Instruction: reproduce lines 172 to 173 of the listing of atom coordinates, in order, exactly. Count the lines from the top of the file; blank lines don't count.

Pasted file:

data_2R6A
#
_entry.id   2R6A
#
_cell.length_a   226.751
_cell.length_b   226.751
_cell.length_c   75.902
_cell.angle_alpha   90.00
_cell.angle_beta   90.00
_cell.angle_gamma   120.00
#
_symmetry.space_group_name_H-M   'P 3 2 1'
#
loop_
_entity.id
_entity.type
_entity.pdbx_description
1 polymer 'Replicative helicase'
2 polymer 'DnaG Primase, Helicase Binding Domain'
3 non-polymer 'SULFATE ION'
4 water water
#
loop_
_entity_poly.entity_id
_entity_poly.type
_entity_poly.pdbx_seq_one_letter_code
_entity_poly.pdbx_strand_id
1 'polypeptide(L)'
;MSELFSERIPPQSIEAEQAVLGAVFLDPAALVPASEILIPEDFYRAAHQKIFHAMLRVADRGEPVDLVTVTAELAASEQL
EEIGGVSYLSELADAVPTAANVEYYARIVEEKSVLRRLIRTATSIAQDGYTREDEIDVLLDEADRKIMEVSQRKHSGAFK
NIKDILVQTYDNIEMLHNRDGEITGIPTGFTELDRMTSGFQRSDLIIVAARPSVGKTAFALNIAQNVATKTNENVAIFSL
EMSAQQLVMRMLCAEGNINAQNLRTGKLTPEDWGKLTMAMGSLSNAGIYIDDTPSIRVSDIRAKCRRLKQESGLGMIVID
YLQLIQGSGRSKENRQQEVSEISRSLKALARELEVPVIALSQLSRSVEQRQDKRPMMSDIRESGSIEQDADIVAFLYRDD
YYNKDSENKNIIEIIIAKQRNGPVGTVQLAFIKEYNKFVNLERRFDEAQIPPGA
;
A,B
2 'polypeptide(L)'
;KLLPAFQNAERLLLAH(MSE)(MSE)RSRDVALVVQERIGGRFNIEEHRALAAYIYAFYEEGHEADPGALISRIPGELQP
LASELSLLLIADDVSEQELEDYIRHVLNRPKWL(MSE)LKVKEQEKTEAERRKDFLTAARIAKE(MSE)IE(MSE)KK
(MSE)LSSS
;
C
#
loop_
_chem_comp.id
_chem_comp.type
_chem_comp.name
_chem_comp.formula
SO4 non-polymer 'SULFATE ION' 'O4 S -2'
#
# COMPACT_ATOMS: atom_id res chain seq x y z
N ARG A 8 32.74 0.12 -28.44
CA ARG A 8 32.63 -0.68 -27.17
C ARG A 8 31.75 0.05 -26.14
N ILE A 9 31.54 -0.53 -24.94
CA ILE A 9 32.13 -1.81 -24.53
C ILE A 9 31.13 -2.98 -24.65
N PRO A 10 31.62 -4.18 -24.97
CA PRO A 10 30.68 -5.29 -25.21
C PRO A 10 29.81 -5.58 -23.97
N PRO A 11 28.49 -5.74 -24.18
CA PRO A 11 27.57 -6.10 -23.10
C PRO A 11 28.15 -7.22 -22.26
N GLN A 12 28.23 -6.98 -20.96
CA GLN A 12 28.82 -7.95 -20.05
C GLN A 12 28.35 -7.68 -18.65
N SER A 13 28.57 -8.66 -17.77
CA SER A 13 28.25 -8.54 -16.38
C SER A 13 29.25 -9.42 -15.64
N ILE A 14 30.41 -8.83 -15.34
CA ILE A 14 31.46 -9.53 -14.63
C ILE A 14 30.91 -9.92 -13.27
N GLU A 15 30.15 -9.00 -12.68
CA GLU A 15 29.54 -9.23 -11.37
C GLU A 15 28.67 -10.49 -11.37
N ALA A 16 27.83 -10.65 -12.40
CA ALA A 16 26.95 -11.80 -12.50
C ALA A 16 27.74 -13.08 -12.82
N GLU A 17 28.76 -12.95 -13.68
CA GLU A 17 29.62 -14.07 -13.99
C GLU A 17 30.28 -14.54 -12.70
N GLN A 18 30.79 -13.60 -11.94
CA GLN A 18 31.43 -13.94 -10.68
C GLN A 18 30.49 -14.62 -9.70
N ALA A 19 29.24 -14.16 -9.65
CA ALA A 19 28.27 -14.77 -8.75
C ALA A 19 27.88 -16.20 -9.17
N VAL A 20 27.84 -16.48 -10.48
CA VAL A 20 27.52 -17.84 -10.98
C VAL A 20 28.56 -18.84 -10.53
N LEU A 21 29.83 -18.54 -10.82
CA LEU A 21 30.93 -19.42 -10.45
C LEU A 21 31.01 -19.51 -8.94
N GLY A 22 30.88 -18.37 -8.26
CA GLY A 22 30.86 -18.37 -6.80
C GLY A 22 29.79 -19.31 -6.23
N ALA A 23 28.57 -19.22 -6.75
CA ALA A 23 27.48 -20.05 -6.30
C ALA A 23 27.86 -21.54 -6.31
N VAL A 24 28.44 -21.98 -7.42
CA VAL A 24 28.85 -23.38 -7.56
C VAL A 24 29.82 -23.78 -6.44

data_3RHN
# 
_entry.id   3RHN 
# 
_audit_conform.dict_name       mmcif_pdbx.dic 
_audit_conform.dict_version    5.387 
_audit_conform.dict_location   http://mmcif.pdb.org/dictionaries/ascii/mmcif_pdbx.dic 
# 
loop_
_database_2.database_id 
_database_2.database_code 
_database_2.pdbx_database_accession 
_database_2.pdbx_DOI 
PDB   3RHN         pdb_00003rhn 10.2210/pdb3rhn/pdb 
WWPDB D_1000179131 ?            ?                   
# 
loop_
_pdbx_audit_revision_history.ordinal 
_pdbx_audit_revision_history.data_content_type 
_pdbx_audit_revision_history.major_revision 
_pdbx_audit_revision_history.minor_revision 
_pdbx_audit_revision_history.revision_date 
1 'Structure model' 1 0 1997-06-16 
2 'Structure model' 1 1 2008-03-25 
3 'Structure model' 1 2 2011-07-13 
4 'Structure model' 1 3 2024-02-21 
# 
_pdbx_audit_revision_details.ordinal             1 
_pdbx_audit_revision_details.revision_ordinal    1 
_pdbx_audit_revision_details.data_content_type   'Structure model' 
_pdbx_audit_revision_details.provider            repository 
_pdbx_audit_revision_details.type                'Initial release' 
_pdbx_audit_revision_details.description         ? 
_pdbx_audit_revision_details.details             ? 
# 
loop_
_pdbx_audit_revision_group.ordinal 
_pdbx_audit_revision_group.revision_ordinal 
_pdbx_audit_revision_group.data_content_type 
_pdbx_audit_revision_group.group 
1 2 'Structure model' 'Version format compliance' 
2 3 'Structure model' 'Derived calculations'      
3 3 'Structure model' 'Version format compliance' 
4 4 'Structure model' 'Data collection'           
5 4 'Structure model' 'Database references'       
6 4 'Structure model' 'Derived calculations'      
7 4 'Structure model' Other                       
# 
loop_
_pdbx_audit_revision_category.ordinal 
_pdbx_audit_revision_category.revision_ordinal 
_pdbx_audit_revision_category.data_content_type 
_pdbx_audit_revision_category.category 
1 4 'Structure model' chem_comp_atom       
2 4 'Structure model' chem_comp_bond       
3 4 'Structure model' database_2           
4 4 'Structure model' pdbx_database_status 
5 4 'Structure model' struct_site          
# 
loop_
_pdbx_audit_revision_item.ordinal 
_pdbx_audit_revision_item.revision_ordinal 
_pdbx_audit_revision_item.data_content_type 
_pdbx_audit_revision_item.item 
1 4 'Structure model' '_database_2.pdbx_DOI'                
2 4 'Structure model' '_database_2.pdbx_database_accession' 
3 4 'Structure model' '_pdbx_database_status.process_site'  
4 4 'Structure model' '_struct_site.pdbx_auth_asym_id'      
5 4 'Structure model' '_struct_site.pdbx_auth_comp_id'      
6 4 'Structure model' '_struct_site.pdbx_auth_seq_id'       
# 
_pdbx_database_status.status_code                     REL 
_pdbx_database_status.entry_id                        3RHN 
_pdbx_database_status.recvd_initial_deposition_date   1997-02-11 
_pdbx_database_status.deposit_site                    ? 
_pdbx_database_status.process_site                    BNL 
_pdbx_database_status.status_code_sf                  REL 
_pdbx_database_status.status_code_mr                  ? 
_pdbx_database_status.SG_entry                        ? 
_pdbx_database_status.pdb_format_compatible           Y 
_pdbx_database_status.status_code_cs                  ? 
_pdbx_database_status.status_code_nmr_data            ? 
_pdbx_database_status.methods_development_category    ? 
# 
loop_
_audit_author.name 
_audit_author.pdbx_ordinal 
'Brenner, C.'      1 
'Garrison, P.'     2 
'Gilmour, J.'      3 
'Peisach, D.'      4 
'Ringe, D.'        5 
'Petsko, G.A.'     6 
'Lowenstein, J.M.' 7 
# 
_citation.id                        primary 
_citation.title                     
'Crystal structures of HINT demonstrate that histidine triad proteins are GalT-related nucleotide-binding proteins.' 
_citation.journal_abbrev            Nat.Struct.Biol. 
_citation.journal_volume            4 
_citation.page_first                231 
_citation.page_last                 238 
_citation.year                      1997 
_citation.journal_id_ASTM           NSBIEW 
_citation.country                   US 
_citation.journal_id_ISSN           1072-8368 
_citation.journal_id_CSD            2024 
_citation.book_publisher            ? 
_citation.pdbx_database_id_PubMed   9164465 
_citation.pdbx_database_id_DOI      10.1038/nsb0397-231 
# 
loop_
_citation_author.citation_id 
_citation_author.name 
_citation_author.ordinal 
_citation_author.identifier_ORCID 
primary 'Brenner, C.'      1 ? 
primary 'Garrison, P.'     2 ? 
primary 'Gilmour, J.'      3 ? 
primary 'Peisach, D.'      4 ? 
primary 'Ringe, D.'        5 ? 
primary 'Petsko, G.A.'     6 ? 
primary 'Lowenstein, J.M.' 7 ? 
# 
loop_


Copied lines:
6 4 'Structure model' '_struct_site.pdbx_auth_seq_id'       
# 